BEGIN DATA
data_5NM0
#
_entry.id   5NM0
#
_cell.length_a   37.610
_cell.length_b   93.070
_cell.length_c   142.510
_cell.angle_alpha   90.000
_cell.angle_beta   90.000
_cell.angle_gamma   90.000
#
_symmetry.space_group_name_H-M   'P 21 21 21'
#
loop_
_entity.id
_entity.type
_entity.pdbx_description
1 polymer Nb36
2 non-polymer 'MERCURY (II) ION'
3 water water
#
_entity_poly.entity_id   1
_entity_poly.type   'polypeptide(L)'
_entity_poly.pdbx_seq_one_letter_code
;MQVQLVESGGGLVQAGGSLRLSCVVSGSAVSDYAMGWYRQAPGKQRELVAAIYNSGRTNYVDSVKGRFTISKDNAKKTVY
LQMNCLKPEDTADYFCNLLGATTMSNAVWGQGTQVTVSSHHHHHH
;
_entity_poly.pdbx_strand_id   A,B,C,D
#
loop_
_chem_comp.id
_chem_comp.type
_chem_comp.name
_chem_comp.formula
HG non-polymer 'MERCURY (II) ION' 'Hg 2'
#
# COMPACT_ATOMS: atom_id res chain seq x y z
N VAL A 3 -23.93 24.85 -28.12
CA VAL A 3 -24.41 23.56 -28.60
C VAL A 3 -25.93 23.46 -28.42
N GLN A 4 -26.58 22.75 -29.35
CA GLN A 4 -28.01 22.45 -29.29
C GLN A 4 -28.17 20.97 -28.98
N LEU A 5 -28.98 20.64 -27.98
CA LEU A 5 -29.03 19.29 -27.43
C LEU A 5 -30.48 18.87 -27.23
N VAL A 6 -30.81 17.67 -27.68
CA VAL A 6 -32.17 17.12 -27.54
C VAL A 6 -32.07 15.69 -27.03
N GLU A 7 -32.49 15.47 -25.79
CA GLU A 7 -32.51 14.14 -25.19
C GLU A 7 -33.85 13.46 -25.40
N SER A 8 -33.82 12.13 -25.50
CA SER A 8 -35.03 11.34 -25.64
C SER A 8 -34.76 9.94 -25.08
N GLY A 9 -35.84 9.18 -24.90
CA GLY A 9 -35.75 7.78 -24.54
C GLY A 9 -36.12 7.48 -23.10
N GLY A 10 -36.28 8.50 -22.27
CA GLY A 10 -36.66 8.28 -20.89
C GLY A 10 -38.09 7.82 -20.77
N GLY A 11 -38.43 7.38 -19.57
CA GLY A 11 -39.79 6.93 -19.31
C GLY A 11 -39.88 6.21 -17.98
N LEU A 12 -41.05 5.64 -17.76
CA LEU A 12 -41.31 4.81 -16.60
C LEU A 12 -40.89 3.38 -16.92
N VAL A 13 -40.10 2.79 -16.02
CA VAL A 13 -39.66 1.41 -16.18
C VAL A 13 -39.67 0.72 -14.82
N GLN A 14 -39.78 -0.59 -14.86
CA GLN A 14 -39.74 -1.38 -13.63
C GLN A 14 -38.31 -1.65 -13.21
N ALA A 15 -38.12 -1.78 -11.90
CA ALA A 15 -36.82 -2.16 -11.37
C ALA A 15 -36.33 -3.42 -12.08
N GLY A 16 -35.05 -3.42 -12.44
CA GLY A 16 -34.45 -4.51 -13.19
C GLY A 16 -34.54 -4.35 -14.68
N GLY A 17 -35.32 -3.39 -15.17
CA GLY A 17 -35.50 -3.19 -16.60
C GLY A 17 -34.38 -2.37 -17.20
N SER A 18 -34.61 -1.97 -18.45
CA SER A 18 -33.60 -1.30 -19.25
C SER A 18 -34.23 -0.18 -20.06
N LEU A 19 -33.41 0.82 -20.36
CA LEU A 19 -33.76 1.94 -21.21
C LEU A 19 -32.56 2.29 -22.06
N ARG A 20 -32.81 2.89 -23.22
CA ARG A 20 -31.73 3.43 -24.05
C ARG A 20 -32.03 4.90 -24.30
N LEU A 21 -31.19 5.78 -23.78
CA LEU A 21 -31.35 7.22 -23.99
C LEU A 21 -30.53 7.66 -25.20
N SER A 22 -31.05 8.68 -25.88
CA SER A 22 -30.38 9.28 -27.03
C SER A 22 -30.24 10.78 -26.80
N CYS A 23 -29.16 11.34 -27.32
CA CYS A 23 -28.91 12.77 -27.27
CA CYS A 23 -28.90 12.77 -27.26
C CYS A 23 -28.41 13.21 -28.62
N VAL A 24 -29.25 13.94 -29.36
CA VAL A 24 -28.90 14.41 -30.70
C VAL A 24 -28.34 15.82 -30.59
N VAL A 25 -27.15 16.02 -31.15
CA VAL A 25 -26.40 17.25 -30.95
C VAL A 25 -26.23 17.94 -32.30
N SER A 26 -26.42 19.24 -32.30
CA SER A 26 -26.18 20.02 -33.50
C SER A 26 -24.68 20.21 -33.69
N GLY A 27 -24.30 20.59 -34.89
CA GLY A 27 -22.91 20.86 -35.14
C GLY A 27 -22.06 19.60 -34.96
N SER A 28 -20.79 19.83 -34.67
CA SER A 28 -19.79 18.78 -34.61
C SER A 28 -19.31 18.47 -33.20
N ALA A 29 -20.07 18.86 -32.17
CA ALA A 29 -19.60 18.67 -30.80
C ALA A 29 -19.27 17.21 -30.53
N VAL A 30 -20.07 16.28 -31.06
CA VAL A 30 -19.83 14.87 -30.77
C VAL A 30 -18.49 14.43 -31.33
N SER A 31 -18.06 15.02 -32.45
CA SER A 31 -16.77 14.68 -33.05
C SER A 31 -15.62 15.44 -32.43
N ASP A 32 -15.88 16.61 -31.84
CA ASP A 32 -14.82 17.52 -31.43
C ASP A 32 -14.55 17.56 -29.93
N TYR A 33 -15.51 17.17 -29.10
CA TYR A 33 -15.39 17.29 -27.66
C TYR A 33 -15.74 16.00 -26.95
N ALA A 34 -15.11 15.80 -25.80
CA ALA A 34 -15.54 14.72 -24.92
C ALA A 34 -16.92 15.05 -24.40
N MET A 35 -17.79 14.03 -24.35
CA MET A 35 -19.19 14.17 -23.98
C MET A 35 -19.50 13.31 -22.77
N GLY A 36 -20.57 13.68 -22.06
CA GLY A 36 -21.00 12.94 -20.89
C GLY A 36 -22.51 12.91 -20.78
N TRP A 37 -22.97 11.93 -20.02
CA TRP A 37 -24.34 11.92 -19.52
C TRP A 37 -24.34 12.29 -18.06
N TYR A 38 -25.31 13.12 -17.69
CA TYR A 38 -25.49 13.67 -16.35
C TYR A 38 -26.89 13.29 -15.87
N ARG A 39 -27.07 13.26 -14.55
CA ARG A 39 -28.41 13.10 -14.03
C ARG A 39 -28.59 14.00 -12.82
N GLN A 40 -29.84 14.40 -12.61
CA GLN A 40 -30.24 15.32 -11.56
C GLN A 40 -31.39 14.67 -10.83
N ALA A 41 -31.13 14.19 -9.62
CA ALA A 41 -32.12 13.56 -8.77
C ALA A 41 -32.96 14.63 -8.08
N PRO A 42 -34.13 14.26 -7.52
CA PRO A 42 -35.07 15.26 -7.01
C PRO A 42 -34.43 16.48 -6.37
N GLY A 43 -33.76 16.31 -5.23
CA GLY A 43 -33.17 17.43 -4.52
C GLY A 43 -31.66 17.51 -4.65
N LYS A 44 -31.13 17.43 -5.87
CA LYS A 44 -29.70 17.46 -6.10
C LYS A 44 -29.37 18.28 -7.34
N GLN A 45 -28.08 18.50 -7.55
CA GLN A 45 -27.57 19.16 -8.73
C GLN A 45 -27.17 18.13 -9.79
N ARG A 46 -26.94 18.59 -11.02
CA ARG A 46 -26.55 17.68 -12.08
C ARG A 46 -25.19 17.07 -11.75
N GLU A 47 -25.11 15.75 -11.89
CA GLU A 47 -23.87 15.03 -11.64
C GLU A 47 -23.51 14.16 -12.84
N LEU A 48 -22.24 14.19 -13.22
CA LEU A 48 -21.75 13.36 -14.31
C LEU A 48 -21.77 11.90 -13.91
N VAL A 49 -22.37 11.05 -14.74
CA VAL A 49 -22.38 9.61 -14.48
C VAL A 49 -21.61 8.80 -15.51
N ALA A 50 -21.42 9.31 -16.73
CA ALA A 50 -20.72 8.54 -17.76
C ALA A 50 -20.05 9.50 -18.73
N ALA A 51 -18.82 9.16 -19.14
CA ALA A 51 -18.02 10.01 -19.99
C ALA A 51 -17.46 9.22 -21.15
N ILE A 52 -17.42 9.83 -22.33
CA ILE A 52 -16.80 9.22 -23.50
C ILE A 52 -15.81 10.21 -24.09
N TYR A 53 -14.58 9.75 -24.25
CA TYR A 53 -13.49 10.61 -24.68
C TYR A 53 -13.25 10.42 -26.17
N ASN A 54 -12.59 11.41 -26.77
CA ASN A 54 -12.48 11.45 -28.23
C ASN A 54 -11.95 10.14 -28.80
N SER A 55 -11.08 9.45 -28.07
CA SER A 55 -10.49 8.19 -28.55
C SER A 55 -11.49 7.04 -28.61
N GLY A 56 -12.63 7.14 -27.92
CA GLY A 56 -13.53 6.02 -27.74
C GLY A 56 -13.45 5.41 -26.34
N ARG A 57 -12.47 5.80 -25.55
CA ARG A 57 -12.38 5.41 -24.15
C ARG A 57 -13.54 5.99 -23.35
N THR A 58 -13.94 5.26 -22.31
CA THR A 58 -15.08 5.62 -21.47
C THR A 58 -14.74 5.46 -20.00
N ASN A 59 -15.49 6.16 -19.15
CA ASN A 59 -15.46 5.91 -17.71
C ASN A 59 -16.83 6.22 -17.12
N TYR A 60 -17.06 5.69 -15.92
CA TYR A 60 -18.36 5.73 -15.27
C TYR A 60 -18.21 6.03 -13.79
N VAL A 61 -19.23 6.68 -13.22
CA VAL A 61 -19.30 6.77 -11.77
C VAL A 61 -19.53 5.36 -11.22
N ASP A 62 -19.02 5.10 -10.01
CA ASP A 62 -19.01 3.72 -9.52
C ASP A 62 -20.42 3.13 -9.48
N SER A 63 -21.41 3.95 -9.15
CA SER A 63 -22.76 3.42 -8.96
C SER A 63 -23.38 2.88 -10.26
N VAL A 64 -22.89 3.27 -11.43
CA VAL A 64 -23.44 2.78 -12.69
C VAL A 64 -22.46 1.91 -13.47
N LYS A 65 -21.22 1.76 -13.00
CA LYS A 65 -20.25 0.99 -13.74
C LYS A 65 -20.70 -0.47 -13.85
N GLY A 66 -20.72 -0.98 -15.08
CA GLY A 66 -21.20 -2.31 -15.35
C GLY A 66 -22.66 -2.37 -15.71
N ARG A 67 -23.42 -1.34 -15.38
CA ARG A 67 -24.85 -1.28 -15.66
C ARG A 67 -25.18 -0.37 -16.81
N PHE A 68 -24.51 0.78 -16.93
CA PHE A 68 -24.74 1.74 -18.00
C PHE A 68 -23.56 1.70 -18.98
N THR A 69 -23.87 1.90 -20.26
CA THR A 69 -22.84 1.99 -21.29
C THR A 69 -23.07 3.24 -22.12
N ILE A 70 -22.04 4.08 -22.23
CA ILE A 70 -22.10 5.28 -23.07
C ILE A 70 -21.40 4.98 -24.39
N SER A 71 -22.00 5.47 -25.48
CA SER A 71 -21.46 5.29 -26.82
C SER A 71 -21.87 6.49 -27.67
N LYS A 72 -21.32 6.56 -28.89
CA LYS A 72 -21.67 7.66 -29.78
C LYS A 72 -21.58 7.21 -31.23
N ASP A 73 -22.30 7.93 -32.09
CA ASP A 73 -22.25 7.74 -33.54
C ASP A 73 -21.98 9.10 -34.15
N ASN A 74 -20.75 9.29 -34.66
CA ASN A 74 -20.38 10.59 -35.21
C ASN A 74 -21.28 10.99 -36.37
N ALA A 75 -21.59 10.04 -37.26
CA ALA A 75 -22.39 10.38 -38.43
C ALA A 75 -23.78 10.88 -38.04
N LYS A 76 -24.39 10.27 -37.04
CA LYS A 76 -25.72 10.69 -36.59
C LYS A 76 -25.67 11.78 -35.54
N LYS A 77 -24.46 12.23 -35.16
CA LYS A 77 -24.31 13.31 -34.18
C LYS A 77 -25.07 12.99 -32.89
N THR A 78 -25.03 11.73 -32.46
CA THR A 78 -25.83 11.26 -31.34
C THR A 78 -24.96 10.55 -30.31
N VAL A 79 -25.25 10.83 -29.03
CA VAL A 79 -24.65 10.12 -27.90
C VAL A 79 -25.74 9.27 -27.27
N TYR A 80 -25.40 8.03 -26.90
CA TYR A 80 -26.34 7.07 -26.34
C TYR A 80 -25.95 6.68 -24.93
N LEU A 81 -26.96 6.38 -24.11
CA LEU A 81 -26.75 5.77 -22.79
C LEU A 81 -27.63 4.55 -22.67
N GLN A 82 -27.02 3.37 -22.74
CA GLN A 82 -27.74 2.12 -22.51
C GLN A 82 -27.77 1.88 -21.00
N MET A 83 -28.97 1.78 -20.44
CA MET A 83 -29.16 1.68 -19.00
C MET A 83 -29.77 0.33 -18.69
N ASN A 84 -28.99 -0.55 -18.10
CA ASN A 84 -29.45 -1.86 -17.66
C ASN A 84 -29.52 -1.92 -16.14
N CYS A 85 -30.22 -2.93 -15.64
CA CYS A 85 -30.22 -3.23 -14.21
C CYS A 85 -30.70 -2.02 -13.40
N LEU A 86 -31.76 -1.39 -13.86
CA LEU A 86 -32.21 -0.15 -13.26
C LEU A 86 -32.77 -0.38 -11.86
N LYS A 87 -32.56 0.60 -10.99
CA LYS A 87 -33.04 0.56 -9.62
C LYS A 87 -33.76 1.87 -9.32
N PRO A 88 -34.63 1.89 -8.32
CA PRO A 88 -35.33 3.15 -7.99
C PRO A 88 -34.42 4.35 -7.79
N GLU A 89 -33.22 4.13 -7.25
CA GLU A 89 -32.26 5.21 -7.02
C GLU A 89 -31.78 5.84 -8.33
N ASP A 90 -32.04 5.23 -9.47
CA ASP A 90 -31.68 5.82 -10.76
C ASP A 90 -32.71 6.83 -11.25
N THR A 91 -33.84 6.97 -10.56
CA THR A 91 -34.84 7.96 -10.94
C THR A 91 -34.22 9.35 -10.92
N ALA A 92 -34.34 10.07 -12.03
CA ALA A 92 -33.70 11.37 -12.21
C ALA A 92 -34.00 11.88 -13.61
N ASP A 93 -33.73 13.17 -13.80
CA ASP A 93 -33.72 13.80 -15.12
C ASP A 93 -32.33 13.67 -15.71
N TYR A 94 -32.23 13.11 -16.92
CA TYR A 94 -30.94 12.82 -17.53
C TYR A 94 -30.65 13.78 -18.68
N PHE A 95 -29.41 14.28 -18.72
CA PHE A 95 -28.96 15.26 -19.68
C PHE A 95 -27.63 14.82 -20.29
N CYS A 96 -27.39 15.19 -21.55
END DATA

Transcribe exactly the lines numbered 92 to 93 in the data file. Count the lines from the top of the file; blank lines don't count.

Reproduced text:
N LEU A 21 -31.19 5.78 -23.78
CA LEU A 21 -31.35 7.22 -23.99